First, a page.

Outcomes of singleton births after blastocyst versus nonblastocyst transfer in assisted reproductive technology
Retrospective cohort analysis of 4,202 births resulting from blastocyst versus nonblastocyst transfer demonstrated no significant difference in maternal and perinatal outcomes, although blastocyst transfer may increase preeclampsia and placenta previa.
Dhanushi Fernando, B.Med.Sci., Jane L. Halliday, Ph.D., Susan Breheny, B.S., David Lindsay Healy, B.Med.Sci., M.B.B.S., Ph.D.
Volume 97, Issue 3 , Pages 579-584, March 2012
To compare obstetric and perinatal outcomes of singleton births after assisted reproductive technology (ART) with blastocyst transfer (days 5 to 6) versus nonblastocyst transfer (days 2 to 4).
Retrospective cohort study.
4,202 women who conceived using in vitro fertilization (IVF) and intracytoplasmic sperm injection (ICSI) between 2004 and 2009.
Records analysis of fresh and frozen-thawed embryo transfers resulting in singleton births of at least 20 weeks’ gestation.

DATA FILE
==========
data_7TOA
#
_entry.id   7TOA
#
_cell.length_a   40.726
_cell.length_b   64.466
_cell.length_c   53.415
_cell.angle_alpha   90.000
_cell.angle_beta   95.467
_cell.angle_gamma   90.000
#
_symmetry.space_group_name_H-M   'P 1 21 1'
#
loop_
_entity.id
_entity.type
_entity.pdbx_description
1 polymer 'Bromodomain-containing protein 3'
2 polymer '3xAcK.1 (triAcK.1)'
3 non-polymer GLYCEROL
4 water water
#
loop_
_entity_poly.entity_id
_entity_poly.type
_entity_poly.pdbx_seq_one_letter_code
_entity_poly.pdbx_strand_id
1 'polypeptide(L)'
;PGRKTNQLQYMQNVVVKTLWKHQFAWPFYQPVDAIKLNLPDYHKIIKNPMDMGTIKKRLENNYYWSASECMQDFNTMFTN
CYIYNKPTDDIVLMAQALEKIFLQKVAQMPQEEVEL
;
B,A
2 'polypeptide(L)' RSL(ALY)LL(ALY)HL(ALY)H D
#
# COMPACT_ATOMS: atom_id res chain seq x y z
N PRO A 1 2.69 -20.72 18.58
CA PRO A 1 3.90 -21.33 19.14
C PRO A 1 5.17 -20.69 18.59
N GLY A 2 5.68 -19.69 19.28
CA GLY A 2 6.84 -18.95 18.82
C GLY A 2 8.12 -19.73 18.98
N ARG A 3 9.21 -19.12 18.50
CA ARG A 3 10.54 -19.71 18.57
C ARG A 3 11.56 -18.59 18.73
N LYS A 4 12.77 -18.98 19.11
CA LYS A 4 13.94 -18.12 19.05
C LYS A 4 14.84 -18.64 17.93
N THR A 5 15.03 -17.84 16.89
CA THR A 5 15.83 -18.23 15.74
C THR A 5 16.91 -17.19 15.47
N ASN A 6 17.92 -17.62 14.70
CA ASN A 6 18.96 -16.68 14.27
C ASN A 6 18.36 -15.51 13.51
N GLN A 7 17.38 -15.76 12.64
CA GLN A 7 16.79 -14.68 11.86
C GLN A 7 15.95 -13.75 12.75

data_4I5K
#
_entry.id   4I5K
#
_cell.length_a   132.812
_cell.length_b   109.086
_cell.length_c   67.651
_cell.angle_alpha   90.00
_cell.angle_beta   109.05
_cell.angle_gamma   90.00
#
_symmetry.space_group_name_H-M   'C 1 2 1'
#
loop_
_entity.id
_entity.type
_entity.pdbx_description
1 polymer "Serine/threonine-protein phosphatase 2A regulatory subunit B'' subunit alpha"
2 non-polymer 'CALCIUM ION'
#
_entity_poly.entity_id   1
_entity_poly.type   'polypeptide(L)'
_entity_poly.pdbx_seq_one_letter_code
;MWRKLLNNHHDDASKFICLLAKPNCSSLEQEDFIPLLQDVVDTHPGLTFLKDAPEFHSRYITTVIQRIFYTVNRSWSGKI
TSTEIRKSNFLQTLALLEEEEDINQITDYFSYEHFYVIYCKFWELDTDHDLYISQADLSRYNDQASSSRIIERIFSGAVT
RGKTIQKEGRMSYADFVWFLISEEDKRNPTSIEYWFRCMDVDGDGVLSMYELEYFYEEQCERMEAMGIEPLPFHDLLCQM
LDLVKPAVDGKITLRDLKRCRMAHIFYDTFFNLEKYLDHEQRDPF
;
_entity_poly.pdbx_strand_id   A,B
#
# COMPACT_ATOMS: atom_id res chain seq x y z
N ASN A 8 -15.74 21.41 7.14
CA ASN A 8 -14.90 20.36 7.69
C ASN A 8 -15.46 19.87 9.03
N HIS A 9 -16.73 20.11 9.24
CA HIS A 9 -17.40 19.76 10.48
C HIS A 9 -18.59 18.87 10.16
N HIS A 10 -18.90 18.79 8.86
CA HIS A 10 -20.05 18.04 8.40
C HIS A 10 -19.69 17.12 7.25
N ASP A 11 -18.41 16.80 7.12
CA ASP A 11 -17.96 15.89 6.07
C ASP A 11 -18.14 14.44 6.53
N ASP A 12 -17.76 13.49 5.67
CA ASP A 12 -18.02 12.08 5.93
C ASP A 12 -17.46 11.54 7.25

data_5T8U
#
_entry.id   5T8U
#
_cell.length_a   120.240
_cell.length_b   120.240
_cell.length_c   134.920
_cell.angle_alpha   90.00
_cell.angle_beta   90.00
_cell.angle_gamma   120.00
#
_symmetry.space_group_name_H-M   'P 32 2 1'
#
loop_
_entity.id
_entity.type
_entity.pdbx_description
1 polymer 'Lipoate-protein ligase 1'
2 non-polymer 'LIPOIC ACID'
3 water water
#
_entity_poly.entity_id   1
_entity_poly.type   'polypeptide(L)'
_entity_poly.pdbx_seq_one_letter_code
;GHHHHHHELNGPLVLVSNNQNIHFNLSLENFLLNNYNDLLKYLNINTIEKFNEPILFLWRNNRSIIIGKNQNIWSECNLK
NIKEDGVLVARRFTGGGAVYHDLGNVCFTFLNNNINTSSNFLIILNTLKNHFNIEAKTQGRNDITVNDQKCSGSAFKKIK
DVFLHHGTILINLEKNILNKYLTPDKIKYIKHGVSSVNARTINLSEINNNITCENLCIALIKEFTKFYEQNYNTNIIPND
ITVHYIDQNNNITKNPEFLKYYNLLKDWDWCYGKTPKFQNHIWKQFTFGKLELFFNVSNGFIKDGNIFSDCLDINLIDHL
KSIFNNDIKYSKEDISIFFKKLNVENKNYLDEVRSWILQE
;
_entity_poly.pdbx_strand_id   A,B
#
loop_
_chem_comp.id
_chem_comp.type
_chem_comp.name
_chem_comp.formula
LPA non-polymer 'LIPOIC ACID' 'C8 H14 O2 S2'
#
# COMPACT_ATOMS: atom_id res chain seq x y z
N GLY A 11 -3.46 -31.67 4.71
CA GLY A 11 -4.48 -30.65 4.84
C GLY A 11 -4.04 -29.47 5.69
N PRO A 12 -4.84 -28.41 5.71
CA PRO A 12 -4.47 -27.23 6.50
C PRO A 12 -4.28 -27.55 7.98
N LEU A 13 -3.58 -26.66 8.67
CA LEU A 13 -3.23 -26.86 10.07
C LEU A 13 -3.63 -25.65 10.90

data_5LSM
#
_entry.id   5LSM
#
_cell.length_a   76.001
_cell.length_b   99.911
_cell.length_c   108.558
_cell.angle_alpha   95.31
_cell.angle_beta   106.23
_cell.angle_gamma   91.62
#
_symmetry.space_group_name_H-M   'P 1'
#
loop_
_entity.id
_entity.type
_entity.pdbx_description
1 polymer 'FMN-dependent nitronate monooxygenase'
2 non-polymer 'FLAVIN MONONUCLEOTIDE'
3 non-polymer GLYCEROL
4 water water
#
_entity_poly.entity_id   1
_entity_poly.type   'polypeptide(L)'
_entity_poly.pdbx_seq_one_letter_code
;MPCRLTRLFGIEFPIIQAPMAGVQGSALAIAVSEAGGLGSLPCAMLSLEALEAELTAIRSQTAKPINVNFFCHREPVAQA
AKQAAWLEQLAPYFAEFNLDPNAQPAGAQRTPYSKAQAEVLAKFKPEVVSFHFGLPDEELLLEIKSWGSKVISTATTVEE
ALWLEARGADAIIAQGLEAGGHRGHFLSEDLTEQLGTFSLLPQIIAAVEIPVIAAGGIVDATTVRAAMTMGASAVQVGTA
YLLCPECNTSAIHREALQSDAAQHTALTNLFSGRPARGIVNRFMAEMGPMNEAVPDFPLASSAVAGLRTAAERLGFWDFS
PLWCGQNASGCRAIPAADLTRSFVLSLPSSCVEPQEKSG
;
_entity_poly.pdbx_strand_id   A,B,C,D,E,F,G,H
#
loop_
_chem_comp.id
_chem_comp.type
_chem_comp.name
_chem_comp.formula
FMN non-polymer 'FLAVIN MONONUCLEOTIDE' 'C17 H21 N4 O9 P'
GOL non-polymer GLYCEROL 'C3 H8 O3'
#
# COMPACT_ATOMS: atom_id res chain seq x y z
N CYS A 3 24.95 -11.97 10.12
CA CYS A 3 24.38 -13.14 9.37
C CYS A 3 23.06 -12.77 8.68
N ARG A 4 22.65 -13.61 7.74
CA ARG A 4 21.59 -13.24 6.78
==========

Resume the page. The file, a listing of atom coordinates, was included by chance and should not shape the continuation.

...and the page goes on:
Main Outcome Measure(s):
Perinatal outcomes: preterm birth, low birthweight, very low birthweight, small for gestational age, large for gestational age, preeclampsia, antepartum hemorrhage, placental abruption, placenta previa, and postpartum hemorrhage; and covariates: maternal age, year of birth of the baby, private health insurance status, maternal body mass index, smoking status, parity, gender of baby, and variations in treatment procedures.
Multivariate analysis found no statistically significant difference between transfers on days 5 and 6 and days 2 and 4 for all maternal and perinatal outcomes. There were modest increases in the adjusted odds ratios for preeclampsia (adjusted odds ratio 1.72, 99% confidence interval 0.93–3.20) and placenta previa (1.65, 0.92–2.98).
Obstetric and perinatal outcomes after blastocyst transfer on days 5 to 6 are similar when compared with embryo cleavage-stage transfers on days 2 to 4.